United States District Court, D. Oregon, Pendleton Division
JESSE M. GARRED, Plaintiff,
MALHEUR COUNTY; MALHEUR COUNTY ENVIRONMENTAL HEALTH; CRAIG GEDDES, Director of Malheur County Environmental Health; SUSAN FULLER, Previous Environmental Health Director; Unknown John and Jane Does 1-thru-5, Defendants.
OPINION AND ORDER
PATRICIA SULLIVAN, Magistrate Judge.
Plaintiff Jesse M. Garred ("Garred"), a land owner in Harper, Oregon, filed a pro se complaint against Malheur County, Malheur County Environmental Health, Craig Geddes ("Geddes"),  Susan Fuller ("Fuller"),  and Unknown John and Jane Does 1-thru-5 (collectively "defendants"). Garred claims harassment and violations of his due process rights under the United States and Oregon Constitutions. Garred alleges Malhuer County and the individual defendants targeted him by enforcing a County ordinance with which similarly situated property owners in the area were not also forced to comply. All defendants move to dismiss Garred's complaint (doc. # 9) pursuant to Fed.R.Civ.P. 12(b)(6). For the reasons stated below, defendants' motion is granted.
Malheur County Code, Title 3, Chapter 4, Section 4, requires the abatement of public nuisances, including the removal of excess vehicles, scrap metal, hazardous appliances, and litter from property.
Garred owns a home in Harper, Oregon. (Compl. ¶ 1.) On three separate occasions, Malheur County officials have served Garred with a complaint or citation to remove public nuisances from his property and comply with the Title 3 ordinance. ( Id. ¶¶ 6, 7, 14.) The County served the first citation to Garred in July 2004. ( Id. ¶ 6.) Garred alleges he fully complied with the first citation to his detriment in the amount of $2, 500. ( Id. ) This citation against him was dismissed. ( Id. )
The County later served Garred with a warning citation on April 28, 2009. ( Id. ¶ 7.) Fuller sent Garred a letter stating she had visited the property and found abandoned vehicles and solid waste in violation of the Title 3 ordinance. ( Id. ) The letter gave Garred until May 15, 2009, to remedy the problem or he would be formally cited and have to appear in Malheur Justice Court. ( Id. ) In a follow-up conversation, Fuller also informed Garred he needed to build a fence around his property. ( Id. ¶ 8.)
Garred began cleaning up his property on July 2, 2009. ( Id. ¶ 9.) Before Garred's court appearance on July 26, 2009, he had removed scrap from his property and constructed 48 feet of a privacy fence. ( Id. ¶¶ 9-11). The Judge of the Malheur Justice Court considered the progress that had been made by the time of the hearing and dismissed the citation. ( Id. ¶¶ 12, 13.)
The County served Garred with a third citation in 2012. ( Id. ¶ 14.) The County ordered Garred to finish construction of the privacy fence, and Garred complied costing him thousands of dollars. ( Id. ) Garred alleges neighboring property owners, who maintained conditions similar to his on their properties, were never cited for violations of the ordinance. ( Id. ¶¶ 14-16.)
Garred's pro se complaint generally asserts harassment and violations of his due process rights under the United States and Oregon Constitutions. ( Id. ¶ 18.) He alleges defendants targeted him by enforcing the County ordinance with which similarly situated property owners in the area were not also forced to comply. ( Id. ¶¶ 14-16.) Construing Garred's complaint liberally, as the court is required to do when a plaintiff appears pro se,  the court finds Garred asserts: (1) a claim under 42 U.S.C. § 1983 alleging a violation of the Due Process Clause of the Fourteenth Amendment to the United States Constitution, (2) a claim under 42 U.S.C. § 1983 alleging a violation of the Equal Protection Clause of the Fourteenth Amendment to the United States Constitution, and (3) a supplemental claim under state law. Defendants move to dismiss on the grounds Garred has failed to state a claim, failed to comply with the Oregon Tort Claims Act, and his complaint is barred by the statute of limitations. (Defs.' Mot. Dismiss and Mem. Supp. 2.)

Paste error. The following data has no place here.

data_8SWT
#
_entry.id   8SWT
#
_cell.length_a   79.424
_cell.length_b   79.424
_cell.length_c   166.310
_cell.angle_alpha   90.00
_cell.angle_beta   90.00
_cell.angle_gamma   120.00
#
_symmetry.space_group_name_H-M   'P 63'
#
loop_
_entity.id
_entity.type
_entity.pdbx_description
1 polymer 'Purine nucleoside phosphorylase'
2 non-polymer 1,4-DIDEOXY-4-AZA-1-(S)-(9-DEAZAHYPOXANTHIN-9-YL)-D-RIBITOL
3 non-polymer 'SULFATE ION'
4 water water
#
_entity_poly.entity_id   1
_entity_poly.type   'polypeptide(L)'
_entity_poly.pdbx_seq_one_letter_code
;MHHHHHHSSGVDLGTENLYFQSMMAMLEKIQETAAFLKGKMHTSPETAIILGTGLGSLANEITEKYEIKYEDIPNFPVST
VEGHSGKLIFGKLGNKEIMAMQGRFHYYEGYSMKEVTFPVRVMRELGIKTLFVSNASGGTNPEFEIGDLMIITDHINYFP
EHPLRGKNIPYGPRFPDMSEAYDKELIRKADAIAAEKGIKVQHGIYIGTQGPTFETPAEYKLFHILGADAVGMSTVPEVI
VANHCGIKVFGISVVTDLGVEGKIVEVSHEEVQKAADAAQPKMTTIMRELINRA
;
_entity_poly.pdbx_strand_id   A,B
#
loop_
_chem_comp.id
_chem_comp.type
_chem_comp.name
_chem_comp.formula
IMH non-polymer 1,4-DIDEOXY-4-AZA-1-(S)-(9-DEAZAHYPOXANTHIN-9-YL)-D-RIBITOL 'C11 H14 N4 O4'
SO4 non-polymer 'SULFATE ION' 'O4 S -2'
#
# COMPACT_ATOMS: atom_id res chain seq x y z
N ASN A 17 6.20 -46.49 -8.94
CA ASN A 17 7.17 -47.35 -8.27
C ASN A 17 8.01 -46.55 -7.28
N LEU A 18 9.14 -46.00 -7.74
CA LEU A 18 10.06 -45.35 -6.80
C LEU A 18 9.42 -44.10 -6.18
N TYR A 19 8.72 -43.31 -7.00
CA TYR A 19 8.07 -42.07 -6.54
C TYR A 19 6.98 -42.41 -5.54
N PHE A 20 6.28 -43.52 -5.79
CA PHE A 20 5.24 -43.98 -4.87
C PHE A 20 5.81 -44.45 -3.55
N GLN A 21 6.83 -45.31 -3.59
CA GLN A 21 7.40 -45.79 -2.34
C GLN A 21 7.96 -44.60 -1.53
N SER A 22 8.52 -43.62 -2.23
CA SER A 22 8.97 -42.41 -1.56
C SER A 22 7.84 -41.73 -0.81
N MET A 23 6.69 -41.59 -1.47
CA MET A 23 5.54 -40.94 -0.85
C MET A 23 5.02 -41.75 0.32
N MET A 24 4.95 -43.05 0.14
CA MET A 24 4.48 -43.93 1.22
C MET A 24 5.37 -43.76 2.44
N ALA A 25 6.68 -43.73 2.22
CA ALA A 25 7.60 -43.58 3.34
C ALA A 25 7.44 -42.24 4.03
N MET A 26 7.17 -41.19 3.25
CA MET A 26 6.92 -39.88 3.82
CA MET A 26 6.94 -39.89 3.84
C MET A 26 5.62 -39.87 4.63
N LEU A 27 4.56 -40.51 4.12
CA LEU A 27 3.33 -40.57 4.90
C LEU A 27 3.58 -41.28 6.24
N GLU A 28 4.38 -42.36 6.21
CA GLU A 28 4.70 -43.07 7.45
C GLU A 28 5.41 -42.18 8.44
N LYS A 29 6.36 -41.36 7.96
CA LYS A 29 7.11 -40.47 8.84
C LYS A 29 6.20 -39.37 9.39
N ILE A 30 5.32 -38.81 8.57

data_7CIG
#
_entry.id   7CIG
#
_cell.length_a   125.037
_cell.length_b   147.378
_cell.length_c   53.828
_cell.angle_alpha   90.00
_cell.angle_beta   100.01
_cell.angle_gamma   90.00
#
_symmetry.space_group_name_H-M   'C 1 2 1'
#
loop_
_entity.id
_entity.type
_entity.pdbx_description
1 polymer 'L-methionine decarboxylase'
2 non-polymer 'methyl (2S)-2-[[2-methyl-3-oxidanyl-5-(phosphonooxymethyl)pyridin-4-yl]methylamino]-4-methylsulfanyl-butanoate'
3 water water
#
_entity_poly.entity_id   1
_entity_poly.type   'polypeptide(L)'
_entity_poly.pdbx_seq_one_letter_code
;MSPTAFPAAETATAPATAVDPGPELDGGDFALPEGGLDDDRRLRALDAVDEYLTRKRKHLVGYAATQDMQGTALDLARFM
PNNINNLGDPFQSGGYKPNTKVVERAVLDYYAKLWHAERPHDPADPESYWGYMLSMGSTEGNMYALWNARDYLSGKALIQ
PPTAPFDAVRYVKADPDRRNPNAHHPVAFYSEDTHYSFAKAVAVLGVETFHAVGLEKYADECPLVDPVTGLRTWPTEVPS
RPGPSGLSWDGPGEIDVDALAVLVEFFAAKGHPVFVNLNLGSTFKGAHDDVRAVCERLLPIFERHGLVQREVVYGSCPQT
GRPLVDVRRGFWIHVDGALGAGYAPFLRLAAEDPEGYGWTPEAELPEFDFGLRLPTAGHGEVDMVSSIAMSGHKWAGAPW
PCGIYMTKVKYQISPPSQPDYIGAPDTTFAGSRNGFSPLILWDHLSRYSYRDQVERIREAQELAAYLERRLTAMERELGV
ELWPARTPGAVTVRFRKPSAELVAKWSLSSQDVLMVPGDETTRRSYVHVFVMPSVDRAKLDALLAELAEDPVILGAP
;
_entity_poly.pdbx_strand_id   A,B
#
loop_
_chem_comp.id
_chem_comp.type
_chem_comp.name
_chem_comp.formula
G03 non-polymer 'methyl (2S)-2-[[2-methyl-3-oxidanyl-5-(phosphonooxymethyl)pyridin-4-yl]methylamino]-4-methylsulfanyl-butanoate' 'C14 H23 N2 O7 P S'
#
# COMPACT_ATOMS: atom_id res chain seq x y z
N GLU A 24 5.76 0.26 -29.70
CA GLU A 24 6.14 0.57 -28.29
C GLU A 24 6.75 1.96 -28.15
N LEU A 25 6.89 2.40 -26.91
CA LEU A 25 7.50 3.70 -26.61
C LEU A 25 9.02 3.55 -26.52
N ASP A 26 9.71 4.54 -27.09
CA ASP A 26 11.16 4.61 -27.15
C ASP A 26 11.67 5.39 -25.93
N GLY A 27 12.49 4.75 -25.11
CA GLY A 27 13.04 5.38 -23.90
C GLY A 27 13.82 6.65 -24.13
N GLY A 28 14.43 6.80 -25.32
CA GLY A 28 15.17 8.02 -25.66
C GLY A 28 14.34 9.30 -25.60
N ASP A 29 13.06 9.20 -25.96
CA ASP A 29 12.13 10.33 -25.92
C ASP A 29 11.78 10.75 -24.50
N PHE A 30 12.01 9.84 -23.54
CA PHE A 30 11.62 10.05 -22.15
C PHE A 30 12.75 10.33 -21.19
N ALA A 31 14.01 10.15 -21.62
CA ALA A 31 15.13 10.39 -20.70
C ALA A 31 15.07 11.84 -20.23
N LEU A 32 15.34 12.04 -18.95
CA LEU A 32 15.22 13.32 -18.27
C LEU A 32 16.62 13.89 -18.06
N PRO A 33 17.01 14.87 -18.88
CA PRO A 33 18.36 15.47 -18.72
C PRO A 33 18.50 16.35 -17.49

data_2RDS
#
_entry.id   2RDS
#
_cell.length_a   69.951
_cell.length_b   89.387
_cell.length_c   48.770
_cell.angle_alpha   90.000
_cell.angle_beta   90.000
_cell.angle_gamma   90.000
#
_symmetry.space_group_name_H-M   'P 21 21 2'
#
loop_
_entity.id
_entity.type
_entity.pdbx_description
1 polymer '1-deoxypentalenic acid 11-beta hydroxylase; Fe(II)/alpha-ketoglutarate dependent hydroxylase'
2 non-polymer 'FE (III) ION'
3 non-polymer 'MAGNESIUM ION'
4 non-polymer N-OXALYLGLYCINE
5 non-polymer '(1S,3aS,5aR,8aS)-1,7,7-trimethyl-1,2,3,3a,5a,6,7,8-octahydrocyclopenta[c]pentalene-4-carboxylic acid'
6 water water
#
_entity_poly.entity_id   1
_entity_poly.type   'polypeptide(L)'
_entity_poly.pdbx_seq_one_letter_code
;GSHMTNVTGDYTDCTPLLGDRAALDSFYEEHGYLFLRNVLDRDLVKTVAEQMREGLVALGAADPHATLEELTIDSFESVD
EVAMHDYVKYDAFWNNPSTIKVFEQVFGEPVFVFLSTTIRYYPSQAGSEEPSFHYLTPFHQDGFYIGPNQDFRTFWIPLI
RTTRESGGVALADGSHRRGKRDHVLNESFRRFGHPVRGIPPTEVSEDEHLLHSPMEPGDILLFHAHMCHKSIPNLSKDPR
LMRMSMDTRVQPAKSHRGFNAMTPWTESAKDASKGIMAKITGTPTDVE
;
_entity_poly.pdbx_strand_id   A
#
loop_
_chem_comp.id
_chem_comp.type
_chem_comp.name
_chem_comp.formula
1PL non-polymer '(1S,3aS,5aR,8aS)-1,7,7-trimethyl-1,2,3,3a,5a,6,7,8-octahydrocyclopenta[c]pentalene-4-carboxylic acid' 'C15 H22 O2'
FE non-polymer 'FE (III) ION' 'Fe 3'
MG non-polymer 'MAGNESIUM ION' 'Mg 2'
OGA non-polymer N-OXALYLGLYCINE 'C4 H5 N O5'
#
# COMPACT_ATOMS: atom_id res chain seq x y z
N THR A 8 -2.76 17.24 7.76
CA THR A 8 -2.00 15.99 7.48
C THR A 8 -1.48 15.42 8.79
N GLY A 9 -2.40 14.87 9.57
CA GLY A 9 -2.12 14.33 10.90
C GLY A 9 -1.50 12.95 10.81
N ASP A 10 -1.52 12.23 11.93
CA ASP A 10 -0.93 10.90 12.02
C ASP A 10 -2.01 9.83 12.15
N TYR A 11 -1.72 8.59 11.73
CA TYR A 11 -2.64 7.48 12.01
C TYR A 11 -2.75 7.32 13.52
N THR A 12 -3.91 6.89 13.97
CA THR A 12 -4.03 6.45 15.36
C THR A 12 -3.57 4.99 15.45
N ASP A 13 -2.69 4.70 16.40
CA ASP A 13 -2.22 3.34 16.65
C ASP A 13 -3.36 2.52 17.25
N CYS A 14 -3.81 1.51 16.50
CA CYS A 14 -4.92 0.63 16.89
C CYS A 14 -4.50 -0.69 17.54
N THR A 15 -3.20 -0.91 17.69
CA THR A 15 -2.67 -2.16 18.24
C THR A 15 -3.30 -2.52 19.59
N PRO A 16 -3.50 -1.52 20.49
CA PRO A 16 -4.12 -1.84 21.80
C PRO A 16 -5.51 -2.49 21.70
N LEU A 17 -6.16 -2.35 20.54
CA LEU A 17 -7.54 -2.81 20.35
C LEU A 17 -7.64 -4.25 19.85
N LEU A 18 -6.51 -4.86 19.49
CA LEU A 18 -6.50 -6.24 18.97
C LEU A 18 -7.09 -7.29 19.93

Where plaintiff "fails to state a claim upon which relief can be granted, " the court must dismiss the action. Fed.R.Civ.P. 12(b)(6). To survive a motion to dismiss, the complaint must allege "enough facts to state a claim to relief that is plausible on its face." Bell Atl. Corp. v. Twombly, 550 U.S. 544, 570 (2007). For the purposes of the motion to dismiss, the complaint is liberally construed in favor of the plaintiff and its allegations are taken as true. Rosen v. Walters, 719 F.2d 1422, 1424 (9th Cir. 1983). However, bare assertions that amount to nothing more than a "formulaic recitation of the elements" of a claim "are conclusory and not entitled to be assumed true." Ashcroft v. Iqbal, 556 U.S. 662, 680-81 (2009). Rather, to state a plausible claim for relief, the complaint "must contain sufficient allegations of underlying facts" to support its legal conclusions. Starr v. Bacca, 652 F.3d 1202, 1216 (9th Cir. 2011).
Pro se pleadings are held to a less stringent standard than those drafted by lawyers. See, e.g., Haines v. Kerner, 404 U.S. 519, 520 (1972). Before dismissing a pro se complaint, in many circumstances the court must instruct the pro se litigant as to the deficiencies in the complaint and grant leave to amend. Eldridge v. Block, 832 F.2d 1132, 1136 (9th Cir. 1987). Nevertheless, a pro se plaintiff's claims may be dismissed without leave to amend where it appears beyond doubt plaintiff can prove no set of facts that would entitle him to relief and the complaint's deficiencies cannot be cured by amendment. Barrett v. Belleque, 544 F.3d 1060, 1061-62 (9th Cir. 2008).
I. Claims Under The United States ...